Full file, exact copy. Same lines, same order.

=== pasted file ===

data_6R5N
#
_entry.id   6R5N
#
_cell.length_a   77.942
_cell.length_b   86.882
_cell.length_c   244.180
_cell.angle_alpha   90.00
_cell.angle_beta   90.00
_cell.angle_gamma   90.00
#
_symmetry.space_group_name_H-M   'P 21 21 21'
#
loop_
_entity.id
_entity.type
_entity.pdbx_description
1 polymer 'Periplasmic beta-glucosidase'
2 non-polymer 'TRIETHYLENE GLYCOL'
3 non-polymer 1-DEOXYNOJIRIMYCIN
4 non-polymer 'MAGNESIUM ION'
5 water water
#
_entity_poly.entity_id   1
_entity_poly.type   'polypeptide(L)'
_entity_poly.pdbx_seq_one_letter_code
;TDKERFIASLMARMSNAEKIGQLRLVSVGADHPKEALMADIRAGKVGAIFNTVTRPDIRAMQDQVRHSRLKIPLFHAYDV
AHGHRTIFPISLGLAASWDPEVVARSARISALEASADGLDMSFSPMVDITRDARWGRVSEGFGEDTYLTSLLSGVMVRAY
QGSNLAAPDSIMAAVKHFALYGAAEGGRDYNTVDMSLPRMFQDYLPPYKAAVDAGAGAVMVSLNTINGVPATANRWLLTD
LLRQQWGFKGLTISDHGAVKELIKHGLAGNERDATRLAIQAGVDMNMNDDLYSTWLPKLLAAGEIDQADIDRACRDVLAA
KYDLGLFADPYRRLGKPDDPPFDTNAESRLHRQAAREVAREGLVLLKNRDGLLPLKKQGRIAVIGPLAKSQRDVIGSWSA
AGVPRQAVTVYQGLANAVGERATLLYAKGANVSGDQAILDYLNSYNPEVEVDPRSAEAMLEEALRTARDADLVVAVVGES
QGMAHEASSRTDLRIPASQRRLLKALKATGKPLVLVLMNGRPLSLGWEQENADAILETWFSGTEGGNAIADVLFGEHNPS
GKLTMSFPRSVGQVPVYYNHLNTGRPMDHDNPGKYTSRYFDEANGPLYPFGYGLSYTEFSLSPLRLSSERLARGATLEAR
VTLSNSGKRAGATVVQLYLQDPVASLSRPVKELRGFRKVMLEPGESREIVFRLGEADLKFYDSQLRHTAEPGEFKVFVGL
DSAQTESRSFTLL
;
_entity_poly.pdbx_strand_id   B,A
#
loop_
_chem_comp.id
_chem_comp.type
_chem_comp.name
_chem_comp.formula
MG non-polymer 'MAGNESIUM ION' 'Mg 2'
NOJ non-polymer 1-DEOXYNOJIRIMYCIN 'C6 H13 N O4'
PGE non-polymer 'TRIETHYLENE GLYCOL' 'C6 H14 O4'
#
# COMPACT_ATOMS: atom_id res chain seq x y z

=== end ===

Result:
data_6R5N
#
_entry.id   6R5N
#
_cell.length_a   77.942
_cell.length_b   86.882
_cell.length_c   244.180
_cell.angle_alpha   90.00
_cell.angle_beta   90.00
_cell.angle_gamma   90.00
#
_symmetry.space_group_name_H-M   'P 21 21 21'
#
loop_
_entity.id
_entity.type
_entity.pdbx_description
1 polymer 'Periplasmic beta-glucosidase'
2 non-polymer 'TRIETHYLENE GLYCOL'
3 non-polymer 1-DEOXYNOJIRIMYCIN
4 non-polymer 'MAGNESIUM ION'
5 water water
#
_entity_poly.entity_id   1
_entity_poly.type   'polypeptide(L)'
_entity_poly.pdbx_seq_one_letter_code
;TDKERFIASLMARMSNAEKIGQLRLVSVGADHPKEALMADIRAGKVGAIFNTVTRPDIRAMQDQVRHSRLKIPLFHAYDV
AHGHRTIFPISLGLAASWDPEVVARSARISALEASADGLDMSFSPMVDITRDARWGRVSEGFGEDTYLTSLLSGVMVRAY
QGSNLAAPDSIMAAVKHFALYGAAEGGRDYNTVDMSLPRMFQDYLPPYKAAVDAGAGAVMVSLNTINGVPATANRWLLTD
LLRQQWGFKGLTISDHGAVKELIKHGLAGNERDATRLAIQAGVDMNMNDDLYSTWLPKLLAAGEIDQADIDRACRDVLAA
KYDLGLFADPYRRLGKPDDPPFDTNAESRLHRQAAREVAREGLVLLKNRDGLLPLKKQGRIAVIGPLAKSQRDVIGSWSA
AGVPRQAVTVYQGLANAVGERATLLYAKGANVSGDQAILDYLNSYNPEVEVDPRSAEAMLEEALRTARDADLVVAVVGES
QGMAHEASSRTDLRIPASQRRLLKALKATGKPLVLVLMNGRPLSLGWEQENADAILETWFSGTEGGNAIADVLFGEHNPS
GKLTMSFPRSVGQVPVYYNHLNTGRPMDHDNPGKYTSRYFDEANGPLYPFGYGLSYTEFSLSPLRLSSERLARGATLEAR
VTLSNSGKRAGATVVQLYLQDPVASLSRPVKELRGFRKVMLEPGESREIVFRLGEADLKFYDSQLRHTAEPGEFKVFVGL
DSAQTESRSFTLL
;
_entity_poly.pdbx_strand_id   B,A
#
loop_
_chem_comp.id
_chem_comp.type
_chem_comp.name
_chem_comp.formula
MG non-polymer 'MAGNESIUM ION' 'Mg 2'
NOJ non-polymer 1-DEOXYNOJIRIMYCIN 'C6 H13 N O4'
PGE non-polymer 'TRIETHYLENE GLYCOL' 'C6 H14 O4'
#
# COMPACT_ATOMS: atom_id res chain seq x y z